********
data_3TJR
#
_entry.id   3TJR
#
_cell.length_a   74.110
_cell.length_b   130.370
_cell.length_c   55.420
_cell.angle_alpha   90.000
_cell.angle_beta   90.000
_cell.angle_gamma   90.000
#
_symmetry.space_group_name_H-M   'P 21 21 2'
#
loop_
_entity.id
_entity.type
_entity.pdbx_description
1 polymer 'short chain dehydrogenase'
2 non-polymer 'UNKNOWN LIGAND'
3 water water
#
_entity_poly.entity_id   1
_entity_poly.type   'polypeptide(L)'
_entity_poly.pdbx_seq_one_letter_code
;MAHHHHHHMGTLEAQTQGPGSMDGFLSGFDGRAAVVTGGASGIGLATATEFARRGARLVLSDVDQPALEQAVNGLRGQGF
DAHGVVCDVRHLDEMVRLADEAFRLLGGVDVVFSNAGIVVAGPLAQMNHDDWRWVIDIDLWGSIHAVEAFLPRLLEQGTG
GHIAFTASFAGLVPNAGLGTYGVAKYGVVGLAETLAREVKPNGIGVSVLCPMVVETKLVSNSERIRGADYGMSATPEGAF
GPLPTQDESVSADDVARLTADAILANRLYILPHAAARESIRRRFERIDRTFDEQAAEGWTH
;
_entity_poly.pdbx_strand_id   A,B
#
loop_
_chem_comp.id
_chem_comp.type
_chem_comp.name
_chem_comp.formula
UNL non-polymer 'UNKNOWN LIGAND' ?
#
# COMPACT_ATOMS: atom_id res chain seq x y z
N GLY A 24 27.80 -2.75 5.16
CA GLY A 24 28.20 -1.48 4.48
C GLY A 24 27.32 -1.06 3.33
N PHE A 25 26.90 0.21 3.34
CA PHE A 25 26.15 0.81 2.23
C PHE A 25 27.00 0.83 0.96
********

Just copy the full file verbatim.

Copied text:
data_3TJR
#
_entry.id   3TJR
#
_cell.length_a   74.110
_cell.length_b   130.370
_cell.length_c   55.420
_cell.angle_alpha   90.000
_cell.angle_beta   90.000
_cell.angle_gamma   90.000
#
_symmetry.space_group_name_H-M   'P 21 21 2'
#
loop_
_entity.id
_entity.type
_entity.pdbx_description
1 polymer 'short chain dehydrogenase'
2 non-polymer 'UNKNOWN LIGAND'
3 water water
#
_entity_poly.entity_id   1
_entity_poly.type   'polypeptide(L)'
_entity_poly.pdbx_seq_one_letter_code
;MAHHHHHHMGTLEAQTQGPGSMDGFLSGFDGRAAVVTGGASGIGLATATEFARRGARLVLSDVDQPALEQAVNGLRGQGF
DAHGVVCDVRHLDEMVRLADEAFRLLGGVDVVFSNAGIVVAGPLAQMNHDDWRWVIDIDLWGSIHAVEAFLPRLLEQGTG
GHIAFTASFAGLVPNAGLGTYGVAKYGVVGLAETLAREVKPNGIGVSVLCPMVVETKLVSNSERIRGADYGMSATPEGAF
GPLPTQDESVSADDVARLTADAILANRLYILPHAAARESIRRRFERIDRTFDEQAAEGWTH
;
_entity_poly.pdbx_strand_id   A,B
#
loop_
_chem_comp.id
_chem_comp.type
_chem_comp.name
_chem_comp.formula
UNL non-polymer 'UNKNOWN LIGAND' ?
#
# COMPACT_ATOMS: atom_id res chain seq x y z
N GLY A 24 27.80 -2.75 5.16
CA GLY A 24 28.20 -1.48 4.48
C GLY A 24 27.32 -1.06 3.33
N PHE A 25 26.90 0.21 3.34
CA PHE A 25 26.15 0.81 2.23
C PHE A 25 27.00 0.83 0.96